Now, I’m aware that I’ve just use the term human nature and have thereby potentially reignited notions of what is natural into this debate.

In a sense the Bishop has already done that with reference to the truth about what it means to be human.

Often debate about what constitutes a natural human sexuality concludes with same-sex attraction being inherently un-natural.

This is not the case. In order to clearly understand the language we are engaged with here, I’ve turned to the dictionary (I did say previously that I do this a lot).

The Macquarie Dictionary (Australia’s National Dictionary) defines the word natural in a very large number of ways.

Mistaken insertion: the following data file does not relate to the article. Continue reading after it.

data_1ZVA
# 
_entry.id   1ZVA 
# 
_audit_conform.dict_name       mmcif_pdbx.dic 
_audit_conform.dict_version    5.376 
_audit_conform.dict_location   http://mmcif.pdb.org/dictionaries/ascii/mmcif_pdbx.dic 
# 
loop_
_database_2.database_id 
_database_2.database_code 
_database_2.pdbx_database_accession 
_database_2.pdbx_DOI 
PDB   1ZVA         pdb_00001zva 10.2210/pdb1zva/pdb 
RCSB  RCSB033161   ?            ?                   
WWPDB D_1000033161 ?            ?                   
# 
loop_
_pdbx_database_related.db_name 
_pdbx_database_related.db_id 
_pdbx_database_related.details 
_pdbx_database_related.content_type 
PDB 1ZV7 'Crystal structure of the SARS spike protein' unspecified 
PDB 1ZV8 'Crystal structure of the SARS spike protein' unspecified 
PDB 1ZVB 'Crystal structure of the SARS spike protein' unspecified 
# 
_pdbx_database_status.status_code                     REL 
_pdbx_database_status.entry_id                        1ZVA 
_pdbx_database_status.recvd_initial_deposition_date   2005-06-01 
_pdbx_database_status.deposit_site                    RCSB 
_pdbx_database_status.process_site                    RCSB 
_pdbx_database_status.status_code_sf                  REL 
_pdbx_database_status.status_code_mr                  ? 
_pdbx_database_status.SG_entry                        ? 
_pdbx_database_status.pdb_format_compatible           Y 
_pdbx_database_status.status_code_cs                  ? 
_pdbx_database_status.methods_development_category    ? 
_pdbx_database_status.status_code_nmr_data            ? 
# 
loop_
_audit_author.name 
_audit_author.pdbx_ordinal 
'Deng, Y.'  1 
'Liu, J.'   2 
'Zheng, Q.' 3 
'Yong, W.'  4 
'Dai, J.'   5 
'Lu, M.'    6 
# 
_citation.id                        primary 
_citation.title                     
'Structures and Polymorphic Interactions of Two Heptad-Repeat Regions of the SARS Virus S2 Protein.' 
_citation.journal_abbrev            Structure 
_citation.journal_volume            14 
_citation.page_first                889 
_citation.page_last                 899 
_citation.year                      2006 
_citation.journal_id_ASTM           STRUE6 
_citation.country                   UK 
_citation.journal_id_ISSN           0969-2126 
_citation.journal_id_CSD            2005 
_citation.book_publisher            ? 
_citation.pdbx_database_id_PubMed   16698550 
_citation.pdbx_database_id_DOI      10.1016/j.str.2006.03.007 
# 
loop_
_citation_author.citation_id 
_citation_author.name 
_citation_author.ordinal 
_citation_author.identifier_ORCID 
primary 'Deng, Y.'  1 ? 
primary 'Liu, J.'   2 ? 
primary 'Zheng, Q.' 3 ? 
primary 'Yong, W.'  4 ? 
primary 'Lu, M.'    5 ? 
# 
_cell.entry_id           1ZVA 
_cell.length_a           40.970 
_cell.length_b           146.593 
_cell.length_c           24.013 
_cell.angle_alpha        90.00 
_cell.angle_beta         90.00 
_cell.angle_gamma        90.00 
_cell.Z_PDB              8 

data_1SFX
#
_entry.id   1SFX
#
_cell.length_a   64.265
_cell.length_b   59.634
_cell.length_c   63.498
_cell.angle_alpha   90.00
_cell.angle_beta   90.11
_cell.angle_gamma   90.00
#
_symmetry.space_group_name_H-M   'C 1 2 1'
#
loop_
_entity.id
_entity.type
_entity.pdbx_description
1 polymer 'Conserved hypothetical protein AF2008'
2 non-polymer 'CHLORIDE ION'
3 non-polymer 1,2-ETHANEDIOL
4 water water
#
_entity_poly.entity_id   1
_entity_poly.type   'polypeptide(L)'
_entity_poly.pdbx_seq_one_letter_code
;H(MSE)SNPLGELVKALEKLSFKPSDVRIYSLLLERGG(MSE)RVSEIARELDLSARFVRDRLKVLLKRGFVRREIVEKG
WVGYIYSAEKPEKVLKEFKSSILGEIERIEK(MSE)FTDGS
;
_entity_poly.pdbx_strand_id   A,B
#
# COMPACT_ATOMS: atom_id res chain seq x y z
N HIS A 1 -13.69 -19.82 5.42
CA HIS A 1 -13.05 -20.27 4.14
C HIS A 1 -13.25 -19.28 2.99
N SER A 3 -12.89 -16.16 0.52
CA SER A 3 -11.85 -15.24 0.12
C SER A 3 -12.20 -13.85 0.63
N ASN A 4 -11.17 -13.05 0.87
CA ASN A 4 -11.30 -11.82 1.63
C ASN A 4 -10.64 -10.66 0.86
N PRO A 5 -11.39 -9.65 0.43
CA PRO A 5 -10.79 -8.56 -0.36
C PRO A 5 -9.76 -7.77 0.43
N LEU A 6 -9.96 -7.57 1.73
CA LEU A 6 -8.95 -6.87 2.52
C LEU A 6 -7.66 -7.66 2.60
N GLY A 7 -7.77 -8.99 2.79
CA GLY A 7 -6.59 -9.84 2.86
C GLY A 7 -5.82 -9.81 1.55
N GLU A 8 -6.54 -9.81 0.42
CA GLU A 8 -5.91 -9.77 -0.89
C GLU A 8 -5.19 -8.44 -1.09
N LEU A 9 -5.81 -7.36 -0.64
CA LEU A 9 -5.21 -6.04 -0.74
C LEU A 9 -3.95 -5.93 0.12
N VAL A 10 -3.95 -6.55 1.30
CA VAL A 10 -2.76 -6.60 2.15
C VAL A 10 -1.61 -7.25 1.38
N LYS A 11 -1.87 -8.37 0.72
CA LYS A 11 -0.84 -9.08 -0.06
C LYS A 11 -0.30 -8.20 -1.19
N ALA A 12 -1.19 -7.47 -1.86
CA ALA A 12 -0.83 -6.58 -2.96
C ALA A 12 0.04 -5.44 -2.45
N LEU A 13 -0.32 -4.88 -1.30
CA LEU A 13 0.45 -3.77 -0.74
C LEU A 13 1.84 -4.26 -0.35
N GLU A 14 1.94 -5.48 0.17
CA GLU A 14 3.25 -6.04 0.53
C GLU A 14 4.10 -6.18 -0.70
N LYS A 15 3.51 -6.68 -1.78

There is however, a somewhat common thread across the various ways the word is used and understood.

Definition #7 appears to give a reasonable overview in the following way: having a real or physical existence, as opposed to one that is spiritual, intellectual or fictitious.

Humans and their sexuality exist out there in the world independently of the ways in which we might try to impose structures on them.

The fact that we as a nation are currently engaged in this debate is evidence enough.

This is philosophy in action.

It is the means by which we try and impose structures – like religious, political and yes even intellectual ones – upon them that are false.

They are false in that they are social constructions that we invent and use as tools.

The trouble with tools is that we use them for specific purposes…and this is the essence of the trouble with truth.

We tool truth to fit what it is we are trying to do with it.